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vsf split-detec mgmt-interface mgmt-interface

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  • 1.  vsf split-detec mgmt-interface mgmt-interface

    Posted Apr 28, 2022 09:54 AM
    After designating the secondary-member switch, is it necessary to cable the mgmt ports of the primary and secondary together and add the vsf split-detec mgmt-interface mgmt-interface command if the vsf devices are already stacked in a ring topology? Shouldn't the secondary already know to take over because of the stacking cables being in a closed loop (ring)?

  • 2.  RE: vsf split-detec mgmt-interface mgmt-interface
    Best Answer

    Posted Apr 28, 2022 02:45 PM
    How VSF members - no matter the topology used to form the VSF, Chain or Ring - can recognize the status of the stack fragments (in case of a split) and manage a potential Split Brain scenario if there isn't a 3rd party mechanism arbitrating the VSF members status from another PoV (and the interaction among VSF members' OoBM ports is going to act as that external mechanism with regard to Split Brain detection)?

    If you don't want to use OoBM you need a MAD (Multi-Active Detection) 3rd party device connected to all VSF members by using Ethernet interfaces.

    Davide Poletto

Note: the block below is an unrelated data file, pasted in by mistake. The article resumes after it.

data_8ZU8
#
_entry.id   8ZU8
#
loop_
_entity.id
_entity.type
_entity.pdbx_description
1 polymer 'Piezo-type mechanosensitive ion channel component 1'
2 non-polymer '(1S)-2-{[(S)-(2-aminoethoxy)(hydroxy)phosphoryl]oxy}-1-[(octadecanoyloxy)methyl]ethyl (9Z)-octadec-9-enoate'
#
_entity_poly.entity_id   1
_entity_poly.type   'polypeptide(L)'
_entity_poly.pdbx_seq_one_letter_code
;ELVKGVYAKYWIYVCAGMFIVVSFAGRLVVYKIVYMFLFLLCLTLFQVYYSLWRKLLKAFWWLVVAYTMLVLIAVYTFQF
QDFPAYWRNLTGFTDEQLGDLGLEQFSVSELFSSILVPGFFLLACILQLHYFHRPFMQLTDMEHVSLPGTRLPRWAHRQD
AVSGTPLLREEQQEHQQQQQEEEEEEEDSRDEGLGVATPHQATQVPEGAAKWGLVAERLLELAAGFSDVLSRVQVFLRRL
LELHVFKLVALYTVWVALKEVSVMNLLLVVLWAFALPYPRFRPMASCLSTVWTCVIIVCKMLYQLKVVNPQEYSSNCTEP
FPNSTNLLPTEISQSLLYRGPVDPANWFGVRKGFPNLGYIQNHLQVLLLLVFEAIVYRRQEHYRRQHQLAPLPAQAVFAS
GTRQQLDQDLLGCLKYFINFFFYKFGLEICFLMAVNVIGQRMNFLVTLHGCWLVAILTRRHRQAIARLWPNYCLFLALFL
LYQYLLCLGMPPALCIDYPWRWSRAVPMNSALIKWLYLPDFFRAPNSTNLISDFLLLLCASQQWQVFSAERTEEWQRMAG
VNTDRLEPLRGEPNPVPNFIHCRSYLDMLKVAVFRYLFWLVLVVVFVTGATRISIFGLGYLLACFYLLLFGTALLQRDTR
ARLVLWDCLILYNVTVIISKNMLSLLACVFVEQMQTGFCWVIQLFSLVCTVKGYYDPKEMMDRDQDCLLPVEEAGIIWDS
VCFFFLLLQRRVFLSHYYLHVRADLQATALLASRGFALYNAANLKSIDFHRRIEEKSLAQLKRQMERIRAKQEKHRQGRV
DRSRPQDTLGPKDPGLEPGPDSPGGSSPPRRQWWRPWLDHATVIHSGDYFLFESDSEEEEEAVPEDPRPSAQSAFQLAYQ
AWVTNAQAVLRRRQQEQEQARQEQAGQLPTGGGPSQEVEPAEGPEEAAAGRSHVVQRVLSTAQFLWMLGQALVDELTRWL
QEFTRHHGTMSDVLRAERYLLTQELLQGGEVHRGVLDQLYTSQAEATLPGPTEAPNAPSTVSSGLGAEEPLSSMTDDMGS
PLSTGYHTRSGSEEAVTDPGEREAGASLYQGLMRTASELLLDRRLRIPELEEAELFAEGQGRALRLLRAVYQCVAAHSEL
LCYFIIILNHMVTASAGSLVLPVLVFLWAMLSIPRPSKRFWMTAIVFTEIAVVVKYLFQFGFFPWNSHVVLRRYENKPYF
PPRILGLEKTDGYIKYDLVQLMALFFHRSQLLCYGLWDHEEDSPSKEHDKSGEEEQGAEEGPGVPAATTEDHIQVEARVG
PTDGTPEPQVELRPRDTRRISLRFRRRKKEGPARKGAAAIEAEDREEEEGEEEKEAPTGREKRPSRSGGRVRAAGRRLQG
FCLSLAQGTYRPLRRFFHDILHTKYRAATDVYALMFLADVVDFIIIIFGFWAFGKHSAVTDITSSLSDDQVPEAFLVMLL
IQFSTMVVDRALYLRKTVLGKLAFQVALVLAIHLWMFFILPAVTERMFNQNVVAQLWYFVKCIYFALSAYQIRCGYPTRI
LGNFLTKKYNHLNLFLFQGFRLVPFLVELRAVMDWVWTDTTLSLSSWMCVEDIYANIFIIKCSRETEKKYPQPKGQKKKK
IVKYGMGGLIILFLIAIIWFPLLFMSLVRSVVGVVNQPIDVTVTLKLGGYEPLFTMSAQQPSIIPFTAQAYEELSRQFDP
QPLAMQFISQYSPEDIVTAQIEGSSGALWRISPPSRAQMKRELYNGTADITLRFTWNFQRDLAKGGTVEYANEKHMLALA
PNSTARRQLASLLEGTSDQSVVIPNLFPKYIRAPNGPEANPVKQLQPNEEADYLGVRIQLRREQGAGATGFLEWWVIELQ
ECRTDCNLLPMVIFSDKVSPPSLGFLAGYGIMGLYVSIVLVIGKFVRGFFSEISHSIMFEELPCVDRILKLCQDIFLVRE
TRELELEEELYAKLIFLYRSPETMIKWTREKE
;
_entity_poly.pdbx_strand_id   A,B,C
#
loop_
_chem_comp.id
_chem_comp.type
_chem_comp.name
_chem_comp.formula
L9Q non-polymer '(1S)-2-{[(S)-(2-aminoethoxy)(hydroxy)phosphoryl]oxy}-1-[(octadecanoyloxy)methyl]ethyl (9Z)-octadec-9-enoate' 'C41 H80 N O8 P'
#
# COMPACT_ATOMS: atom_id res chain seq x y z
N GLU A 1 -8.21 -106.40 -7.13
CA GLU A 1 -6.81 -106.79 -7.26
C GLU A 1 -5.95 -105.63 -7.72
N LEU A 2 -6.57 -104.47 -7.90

• 3.  RE: vsf split-detec mgmt-interface mgmt-interface

    Posted May 06, 2022 11:41 AM
    Split-detection is used in the event of a failure of either VSF links or members in a chain topology that results in the primary and secondary being on opposite sides of the split; the secondary would detect the loss of the primary and failover to the Conductor role, but if the primary is still up and running in the other fragment and split-detection were not configured and working, you would end up with two stacks with the same MAC address and IP addresses, which can cause severe network disruption if there are uplinks/downlinks that remain active on both fragments.

    Split-detection prevents this scenario by using the management port connections as a backup method of determining whether the primary is still powered on and operating after the normal VSF link connection from the secondary is lost; if the primary is determined to still be running after a split occurs, the fragment containing the secondary shuts down all ports except VSF link ports and the management port. When the failed links/members recover and connectivity to the primary is re-established, the 'inactive' secondary fragment automatically reboots to rejoin the stack.

    Matt Fern
    Sr. Technical Marketing Engineer, Aruba Switching
    Aruba, a Hewlett Packard Enterprise company